The Democrats are going “all in” to protest President Trump’s comments about a white nationalist rally and they are putting intense pressure on their Republican colleagues to denounce their party’s leader. They are not overlooking one weapon in their arsenal. That weapon is sending letters, calling for hearings, launching campaign ads, delivering on promised resolutions of censure, and even developing articles of impeachment. This is all in response to the firestorm ignited by the deadly violence in Charlottesville, Va., and the president’s “tempered” response.
The Republicans seem to be in a “no win” posture. They have to condemn the racist groups that organized the “Unite the Right” rally while trying not to rebuke the president. They need his support to move their aggressive legislative agenda they need to finish before the year’s end.
The Democrats are seizing the momentum from last weekend’s chaos and trying to force Trump to fire the more nationalist voices in the White House. The Congressional Black Caucus is aiming for the Confederate statues near the Capitol, and they have the backing of House Minority Leader Nancy Pelosi (D-Calif.).
Some in the Democratic Party are getting ready for next month’s government spending debate to secure funding for organizations that battle white supremacists and other hate groups.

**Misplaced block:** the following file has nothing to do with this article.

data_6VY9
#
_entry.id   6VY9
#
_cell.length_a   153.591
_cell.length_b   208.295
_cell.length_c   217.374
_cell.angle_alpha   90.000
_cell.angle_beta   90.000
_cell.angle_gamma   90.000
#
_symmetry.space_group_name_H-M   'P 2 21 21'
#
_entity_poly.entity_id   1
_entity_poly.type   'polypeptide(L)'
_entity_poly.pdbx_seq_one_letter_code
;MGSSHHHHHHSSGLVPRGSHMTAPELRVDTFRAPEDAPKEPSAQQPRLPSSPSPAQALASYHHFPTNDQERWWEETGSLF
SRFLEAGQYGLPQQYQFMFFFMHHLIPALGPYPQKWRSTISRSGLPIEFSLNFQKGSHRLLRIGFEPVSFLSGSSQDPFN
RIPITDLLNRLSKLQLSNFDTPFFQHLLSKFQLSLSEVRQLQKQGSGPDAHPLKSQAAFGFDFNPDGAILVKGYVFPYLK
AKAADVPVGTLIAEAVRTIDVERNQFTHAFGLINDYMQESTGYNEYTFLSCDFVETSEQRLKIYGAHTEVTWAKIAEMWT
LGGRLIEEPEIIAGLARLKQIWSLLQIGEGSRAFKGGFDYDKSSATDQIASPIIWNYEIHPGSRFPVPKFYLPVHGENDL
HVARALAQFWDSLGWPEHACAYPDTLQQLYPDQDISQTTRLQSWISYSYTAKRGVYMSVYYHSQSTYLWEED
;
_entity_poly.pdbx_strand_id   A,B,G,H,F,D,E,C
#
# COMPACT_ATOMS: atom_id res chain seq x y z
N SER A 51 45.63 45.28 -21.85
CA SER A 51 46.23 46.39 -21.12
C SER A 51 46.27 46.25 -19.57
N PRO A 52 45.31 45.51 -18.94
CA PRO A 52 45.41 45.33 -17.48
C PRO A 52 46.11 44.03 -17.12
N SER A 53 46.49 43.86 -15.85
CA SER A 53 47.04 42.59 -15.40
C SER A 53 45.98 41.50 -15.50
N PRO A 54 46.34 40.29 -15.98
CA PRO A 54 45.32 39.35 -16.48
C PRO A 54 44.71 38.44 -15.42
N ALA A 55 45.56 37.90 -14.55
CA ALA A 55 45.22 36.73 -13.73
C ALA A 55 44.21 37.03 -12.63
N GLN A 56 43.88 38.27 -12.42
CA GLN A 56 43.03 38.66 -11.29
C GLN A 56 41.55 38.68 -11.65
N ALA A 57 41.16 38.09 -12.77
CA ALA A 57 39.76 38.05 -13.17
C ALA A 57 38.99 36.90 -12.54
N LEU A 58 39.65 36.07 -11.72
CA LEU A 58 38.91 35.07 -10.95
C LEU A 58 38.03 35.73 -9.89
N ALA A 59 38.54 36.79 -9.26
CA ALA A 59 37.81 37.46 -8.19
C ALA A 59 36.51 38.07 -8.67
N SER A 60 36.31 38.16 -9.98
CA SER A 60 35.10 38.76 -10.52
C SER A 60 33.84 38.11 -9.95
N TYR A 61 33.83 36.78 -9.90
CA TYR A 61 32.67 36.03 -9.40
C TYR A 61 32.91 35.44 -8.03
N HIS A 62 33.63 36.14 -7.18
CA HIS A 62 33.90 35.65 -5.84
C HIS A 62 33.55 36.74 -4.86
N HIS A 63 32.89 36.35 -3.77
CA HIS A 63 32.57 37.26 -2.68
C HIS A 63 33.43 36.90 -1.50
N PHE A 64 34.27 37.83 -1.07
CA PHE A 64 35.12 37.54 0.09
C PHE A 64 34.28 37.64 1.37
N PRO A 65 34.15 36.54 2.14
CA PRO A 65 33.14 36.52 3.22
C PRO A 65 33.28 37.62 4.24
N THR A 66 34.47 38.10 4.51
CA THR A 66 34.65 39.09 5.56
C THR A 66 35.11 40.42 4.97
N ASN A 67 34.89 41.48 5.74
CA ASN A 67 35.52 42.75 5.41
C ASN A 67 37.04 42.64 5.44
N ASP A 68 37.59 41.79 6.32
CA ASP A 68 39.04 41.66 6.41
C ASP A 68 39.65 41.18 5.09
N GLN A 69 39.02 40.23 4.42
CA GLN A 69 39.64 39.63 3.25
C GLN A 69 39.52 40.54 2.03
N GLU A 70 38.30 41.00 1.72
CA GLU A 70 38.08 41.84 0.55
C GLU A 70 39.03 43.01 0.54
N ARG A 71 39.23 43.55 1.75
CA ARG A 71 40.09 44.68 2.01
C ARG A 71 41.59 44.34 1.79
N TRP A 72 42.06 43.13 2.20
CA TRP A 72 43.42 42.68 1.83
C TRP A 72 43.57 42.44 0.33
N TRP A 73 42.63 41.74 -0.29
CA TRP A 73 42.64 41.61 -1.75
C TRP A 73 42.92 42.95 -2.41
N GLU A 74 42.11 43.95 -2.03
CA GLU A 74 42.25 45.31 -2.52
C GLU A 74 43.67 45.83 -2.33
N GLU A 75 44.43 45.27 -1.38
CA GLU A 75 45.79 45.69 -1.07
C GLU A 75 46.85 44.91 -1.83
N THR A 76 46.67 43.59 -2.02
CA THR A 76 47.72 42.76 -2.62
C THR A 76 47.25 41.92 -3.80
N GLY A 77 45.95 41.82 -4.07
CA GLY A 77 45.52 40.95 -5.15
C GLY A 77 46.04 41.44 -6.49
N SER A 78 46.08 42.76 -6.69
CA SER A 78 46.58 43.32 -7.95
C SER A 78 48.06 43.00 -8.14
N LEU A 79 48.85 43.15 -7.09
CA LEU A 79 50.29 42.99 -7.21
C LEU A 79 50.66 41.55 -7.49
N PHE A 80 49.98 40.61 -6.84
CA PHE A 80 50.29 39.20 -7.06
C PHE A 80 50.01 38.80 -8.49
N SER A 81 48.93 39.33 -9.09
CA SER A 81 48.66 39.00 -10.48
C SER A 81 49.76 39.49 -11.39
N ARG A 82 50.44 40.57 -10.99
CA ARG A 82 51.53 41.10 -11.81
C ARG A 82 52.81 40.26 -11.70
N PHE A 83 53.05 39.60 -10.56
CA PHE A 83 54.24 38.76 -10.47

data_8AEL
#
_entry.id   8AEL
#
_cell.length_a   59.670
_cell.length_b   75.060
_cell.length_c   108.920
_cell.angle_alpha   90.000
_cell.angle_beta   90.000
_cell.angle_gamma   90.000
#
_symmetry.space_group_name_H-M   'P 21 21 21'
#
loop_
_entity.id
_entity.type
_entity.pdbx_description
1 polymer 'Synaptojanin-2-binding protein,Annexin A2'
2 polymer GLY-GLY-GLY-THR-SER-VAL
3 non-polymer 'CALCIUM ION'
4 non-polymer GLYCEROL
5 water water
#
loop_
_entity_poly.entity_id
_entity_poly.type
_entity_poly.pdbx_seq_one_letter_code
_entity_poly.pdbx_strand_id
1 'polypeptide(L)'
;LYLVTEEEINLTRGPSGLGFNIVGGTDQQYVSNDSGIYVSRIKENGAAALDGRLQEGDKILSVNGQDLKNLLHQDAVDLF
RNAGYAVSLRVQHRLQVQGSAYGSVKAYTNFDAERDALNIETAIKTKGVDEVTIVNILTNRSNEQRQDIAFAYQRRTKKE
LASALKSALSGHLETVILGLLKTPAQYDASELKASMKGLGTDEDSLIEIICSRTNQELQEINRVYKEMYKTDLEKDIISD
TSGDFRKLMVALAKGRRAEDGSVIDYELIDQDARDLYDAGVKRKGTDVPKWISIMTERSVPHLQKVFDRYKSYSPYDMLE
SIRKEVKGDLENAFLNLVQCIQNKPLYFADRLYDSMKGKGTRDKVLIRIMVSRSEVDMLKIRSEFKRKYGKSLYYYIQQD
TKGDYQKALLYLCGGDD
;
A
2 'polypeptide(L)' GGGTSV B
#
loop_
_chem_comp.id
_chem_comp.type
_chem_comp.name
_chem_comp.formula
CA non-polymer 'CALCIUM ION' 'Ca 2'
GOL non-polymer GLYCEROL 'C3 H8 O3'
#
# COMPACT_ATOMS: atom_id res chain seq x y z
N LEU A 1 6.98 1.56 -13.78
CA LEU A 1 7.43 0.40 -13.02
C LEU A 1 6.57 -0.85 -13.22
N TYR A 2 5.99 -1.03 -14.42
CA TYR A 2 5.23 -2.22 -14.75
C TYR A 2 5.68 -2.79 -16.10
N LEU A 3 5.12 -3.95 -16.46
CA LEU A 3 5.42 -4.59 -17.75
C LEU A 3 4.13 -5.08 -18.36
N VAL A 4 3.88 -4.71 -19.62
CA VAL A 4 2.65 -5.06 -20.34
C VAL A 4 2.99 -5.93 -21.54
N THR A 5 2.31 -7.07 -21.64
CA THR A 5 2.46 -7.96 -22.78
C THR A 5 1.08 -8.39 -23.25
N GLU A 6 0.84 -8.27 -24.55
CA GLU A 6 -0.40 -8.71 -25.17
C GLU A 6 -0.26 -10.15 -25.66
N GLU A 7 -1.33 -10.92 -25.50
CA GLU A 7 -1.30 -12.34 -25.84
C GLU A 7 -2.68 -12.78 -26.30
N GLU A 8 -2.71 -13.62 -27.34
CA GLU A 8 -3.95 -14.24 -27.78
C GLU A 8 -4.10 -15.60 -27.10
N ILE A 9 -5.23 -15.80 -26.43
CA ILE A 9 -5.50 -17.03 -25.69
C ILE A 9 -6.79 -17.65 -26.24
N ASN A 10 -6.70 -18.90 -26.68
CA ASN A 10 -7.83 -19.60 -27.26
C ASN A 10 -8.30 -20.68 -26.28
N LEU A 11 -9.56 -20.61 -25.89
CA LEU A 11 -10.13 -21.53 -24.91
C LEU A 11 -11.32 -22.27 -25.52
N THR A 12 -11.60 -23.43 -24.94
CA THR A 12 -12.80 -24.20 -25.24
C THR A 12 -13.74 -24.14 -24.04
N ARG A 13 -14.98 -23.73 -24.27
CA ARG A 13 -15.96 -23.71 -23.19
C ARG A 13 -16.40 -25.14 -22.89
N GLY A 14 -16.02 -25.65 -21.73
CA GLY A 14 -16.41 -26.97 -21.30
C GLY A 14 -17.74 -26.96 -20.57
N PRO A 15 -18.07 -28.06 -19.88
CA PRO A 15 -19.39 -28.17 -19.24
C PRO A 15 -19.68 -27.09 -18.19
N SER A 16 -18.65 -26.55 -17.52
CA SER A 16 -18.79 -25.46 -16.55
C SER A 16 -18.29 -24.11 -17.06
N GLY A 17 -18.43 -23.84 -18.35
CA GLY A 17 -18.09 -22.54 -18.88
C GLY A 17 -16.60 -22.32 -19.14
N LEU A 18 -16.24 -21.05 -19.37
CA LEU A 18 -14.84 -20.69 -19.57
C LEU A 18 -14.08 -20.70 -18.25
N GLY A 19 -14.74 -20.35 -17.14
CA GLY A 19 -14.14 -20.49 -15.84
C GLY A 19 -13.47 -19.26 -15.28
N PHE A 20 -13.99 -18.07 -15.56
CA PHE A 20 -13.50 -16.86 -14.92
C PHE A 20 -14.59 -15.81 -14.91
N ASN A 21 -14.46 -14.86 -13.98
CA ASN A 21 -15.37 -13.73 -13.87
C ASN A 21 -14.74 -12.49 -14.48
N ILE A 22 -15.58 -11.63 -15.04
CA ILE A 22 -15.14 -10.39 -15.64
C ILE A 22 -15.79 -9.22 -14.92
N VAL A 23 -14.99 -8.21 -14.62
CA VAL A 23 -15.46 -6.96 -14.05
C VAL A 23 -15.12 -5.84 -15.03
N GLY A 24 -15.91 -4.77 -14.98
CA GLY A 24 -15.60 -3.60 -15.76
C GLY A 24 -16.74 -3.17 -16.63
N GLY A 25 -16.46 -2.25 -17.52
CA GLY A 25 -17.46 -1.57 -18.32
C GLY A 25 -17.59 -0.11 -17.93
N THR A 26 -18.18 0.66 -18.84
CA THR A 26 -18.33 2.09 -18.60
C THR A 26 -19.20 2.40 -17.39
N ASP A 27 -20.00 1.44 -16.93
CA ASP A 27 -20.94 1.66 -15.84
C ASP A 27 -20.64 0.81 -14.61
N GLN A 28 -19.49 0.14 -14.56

The events of the last week have shifted the Democratic focus once again. They had moved away from an all out criticism of Trump and developed their agenda for “A Better Deal.” But Trump’s response to Charlottesville has made the party recalibrate. They are in an intense effort to force the GOP to take a stand against Trump for his controversial actions.
But, is this the right direction for Democrats? An NPR/PBS/Marist poll on Wednesday found that 62% of Americans favor keeping statues of Confederate historical figures in place. Stephen Bannon, chief strategist for the president and one of the voices Democrats would like to silence in the White House, argued that the left’s “race-identity politics” would only strengthen support for the president.
“Tear down more statues. Say the revolution is coming. I can’t get enough of it,” Bannon told The New York Times.
Most in the Republican Party think that Trump’s response to Charlottesville was not strong enough, but he still has broad support in his party. 79% of the GOP still approve of his performance, while only 10% disapprove, according to the NPR/PBS/Marist poll. Because of the month-long August break, most Republican leaders have managed to stay out of the public eye in the midst of the controversy.
In the video clip below, you can hear Congressman Steve Cohen announce that he will be introducing articles of impeachment against President Trump because of his comments after the Charlottesville tragedy. Let us know if you agree or disagree with the Democratic party’s all out blitz to remove the president.
Credit: The Hill